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strpbrk, wcspbrk, _mbspbrk, _mbspbrk_l

Scan strings for characters in specified character sets.

Important note Important

_mbspbrk and _mbspbrk_l cannot be used in applications that execute in the Windows Runtime. For more information, see CRT functions not supported with /ZW.

char *strpbrk(
   const char *str,
   const char *strCharSet 
); // C only
char *strpbrk(
   char *str,
   const char *strCharSet 
); // C++ only
const char *strpbrk(
   const char *str,
   const char *strCharSet 
); // C++ only
wchar_t *wcspbrk(
   const wchar_t *str,
   const wchar_t *strCharSet 
); // C only
wchar_t *wcspbrk(
   wchar_t *str,
   const wchar_t *strCharSet 
); // C++ only
const wchar_t *wcspbrk(
   const wchar_t *str,
   const wchar_t *strCharSet 
); // C++ only
unsigned char *_mbspbrk(
   const unsigned char *str,
   const unsigned char *strCharSet 
); // C only
unsigned char *_mbspbrk(
   unsigned char *str,
   const unsigned char *strCharSet 
); // C++ only
const unsigned char *_mbspbrk(
   const unsigned char *str,
   const unsigned char *strCharSet 
); // C++ only
unsigned char *_mbspbrk_l(
   const unsigned char *str,
   const unsigned char *strCharSet,
   _locale_t locale
); // C only
unsigned char *_mbspbrk_l(
   unsigned char *str,
   const unsigned char *strCharSet,
   _locale_t locale
); // C++ only
const unsigned char *_mbspbrk_l(
   const unsigned char *str,
   const unsigned char* strCharSet,
   _locale_t locale
); // C++ only

str

Null-terminated, searched string.

strCharSet

Null-terminated character set.

locale

Locale to use.

Returns a pointer to the first occurrence of any character from strCharSet in str, or a NULL pointer if the two string arguments have no characters in common.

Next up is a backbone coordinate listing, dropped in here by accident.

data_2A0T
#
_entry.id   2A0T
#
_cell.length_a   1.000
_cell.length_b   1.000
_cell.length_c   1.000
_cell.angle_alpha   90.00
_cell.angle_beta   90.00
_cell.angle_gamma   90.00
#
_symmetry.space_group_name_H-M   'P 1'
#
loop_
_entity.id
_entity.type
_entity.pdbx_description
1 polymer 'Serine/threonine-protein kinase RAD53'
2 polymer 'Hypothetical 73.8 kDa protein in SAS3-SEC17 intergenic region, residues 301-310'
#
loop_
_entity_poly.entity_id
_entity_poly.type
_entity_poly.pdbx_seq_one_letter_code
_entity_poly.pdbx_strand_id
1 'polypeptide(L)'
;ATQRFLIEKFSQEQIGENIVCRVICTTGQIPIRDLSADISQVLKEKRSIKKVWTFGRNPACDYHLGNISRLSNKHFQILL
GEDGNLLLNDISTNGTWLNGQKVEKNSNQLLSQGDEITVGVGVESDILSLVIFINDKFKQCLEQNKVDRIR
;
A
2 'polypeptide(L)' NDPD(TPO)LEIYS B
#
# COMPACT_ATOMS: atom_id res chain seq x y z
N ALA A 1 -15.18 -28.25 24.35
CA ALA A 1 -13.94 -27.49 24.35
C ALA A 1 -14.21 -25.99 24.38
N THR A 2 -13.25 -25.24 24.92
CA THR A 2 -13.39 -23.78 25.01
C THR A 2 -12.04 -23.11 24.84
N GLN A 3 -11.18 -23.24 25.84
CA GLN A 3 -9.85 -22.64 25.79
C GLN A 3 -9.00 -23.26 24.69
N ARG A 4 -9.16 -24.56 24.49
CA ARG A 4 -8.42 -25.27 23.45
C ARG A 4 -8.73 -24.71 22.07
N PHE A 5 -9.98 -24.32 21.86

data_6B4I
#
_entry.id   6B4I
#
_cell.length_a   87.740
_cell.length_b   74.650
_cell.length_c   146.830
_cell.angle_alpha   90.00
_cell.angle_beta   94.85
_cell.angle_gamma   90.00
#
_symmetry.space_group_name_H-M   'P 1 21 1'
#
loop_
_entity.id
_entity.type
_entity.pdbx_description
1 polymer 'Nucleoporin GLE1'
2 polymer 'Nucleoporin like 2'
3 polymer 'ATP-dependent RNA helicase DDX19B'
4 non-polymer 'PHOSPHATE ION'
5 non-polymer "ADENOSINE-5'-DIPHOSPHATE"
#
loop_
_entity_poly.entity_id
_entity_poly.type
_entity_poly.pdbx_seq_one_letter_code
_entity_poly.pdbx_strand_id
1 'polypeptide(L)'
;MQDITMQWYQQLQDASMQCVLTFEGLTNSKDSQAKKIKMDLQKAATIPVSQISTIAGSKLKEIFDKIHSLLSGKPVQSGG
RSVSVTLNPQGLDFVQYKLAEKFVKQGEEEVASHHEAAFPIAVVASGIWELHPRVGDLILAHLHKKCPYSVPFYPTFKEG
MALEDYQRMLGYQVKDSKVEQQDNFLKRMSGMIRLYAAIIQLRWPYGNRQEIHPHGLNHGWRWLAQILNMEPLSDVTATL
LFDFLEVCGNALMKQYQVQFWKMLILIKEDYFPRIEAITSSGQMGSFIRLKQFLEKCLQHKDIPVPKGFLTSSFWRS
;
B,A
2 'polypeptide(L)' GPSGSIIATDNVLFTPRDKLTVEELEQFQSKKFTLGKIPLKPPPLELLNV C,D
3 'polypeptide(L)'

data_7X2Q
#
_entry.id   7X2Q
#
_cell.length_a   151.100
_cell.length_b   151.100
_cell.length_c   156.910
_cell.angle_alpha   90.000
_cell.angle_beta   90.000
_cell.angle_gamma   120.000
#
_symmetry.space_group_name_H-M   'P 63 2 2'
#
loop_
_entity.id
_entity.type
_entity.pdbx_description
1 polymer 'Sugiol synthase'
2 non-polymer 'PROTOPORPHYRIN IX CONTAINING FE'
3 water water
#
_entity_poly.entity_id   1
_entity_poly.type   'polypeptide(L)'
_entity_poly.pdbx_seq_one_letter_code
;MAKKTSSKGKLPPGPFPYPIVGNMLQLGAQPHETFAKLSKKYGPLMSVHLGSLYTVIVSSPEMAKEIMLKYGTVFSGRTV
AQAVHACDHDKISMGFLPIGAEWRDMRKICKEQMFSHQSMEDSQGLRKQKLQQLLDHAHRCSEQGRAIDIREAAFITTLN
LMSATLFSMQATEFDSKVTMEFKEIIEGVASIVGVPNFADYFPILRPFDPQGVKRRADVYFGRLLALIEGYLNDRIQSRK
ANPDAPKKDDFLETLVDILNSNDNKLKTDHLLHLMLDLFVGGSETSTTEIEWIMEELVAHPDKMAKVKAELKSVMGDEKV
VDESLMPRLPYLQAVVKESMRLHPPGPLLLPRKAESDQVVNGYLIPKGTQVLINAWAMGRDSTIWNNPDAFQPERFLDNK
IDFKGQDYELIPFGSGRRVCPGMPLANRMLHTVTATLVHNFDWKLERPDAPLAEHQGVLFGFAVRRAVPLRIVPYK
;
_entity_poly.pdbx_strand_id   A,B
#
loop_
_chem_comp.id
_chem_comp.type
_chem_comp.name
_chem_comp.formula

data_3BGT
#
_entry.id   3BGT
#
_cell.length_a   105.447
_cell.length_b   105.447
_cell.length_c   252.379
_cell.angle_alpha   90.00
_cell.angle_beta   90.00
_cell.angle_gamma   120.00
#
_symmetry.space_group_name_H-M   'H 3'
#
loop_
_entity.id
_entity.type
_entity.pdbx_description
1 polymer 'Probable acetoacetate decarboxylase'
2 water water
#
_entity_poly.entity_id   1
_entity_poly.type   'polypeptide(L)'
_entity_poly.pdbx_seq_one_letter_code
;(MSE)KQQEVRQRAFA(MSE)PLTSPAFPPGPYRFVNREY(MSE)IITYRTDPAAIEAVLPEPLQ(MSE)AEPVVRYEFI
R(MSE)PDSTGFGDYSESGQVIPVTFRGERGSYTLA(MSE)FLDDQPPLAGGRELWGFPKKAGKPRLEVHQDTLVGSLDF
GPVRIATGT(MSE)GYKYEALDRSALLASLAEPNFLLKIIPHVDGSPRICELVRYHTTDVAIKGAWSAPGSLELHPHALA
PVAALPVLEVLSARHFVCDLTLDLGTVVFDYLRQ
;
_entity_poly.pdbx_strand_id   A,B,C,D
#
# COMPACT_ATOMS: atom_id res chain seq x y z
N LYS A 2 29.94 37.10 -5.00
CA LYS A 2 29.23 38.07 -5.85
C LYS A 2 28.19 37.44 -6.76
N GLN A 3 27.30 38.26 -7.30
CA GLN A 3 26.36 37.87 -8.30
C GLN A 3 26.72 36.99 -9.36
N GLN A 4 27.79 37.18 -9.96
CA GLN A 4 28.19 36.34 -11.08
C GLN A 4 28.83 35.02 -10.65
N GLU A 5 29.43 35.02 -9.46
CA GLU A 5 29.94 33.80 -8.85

The strpbrk function returns a pointer to the first occurrence of a character in str that belongs to the set of characters in strCharSet. The search does not include the terminating null character.

wcspbrk and _mbspbrk are wide-character and multibyte-character versions of strpbrk. The arguments and return value of wcspbrk are wide-character strings; those of _mbspbrk are multibyte-character strings.

_mbspbrk validates its parameters. If str or strCharSet is NULL, the invalid parameter handler is invoked, as described in Parameter Validation. If execution is allowed to continue, _mbspbrk returns NULL and sets errno to EINVAL. strpbrk and wcspbrk do not validate their parameters. These three functions behave identically otherwise.

_mbspbrk is similar to _mbscspn except that _mbspbrk returns a pointer rather than a value of type size_t.

In C, these functions take a const pointer for the first argument. In C++, two overloads are available. The overload taking a pointer to const returns a pointer to const; the version that takes a pointer to non-const returns a pointer to non-const. The macro _CONST_CORRECT_OVERLOADS is defined if both the const and non-const versions of these functions are available. If you require the non-const behavior for both C++ overloads, define the symbol _CONST_RETURN.

The output value is affected by the setting of the LC_CTYPE category setting of the locale; for more information, see setlocale. The versions of these functions without the _l suffix use the current locale for this locale-dependent behavior; the version with the _l suffix is identical except that it uses the locale parameter passed in instead. For more information, see Locale.

Generic-Text Routine Mappings

TCHAR.H routine

_UNICODE & _MBCS not defined

_MBCS defined

_UNICODE defined

_tcspbrk

strpbrk

_mbspbrk

wcspbrk

n/a

n/a

_mbspbrk_l

n/a

Routine

Required header

strpbrk

<string.h>

wcspbrk

<string.h> or <wchar.h>

_mbspbrk , _mbspbrk_l

<mbstring.h>

For more information about compatibility, see Compatibility.

// crt_strpbrk.c

#include <string.h>
#include <stdio.h>

int main( void )
{
   char string[100] = "The 3 men and 2 boys ate 5 pigs\n";
   char *result = NULL;

   // Return pointer to first digit in "string".
   printf( "1: %s\n", string );
   result = strpbrk( string, "0123456789" );
   printf( "2: %s\n", result++ );
   result = strpbrk( result, "0123456789" );
   printf( "3: %s\n", result++ );
   result = strpbrk( result, "0123456789" );
   printf( "4: %s\n", result );
}
1: The 3 men and 2 boys ate 5 pigs

2: 3 men and 2 boys ate 5 pigs

3: 2 boys ate 5 pigs

4: 5 pigs
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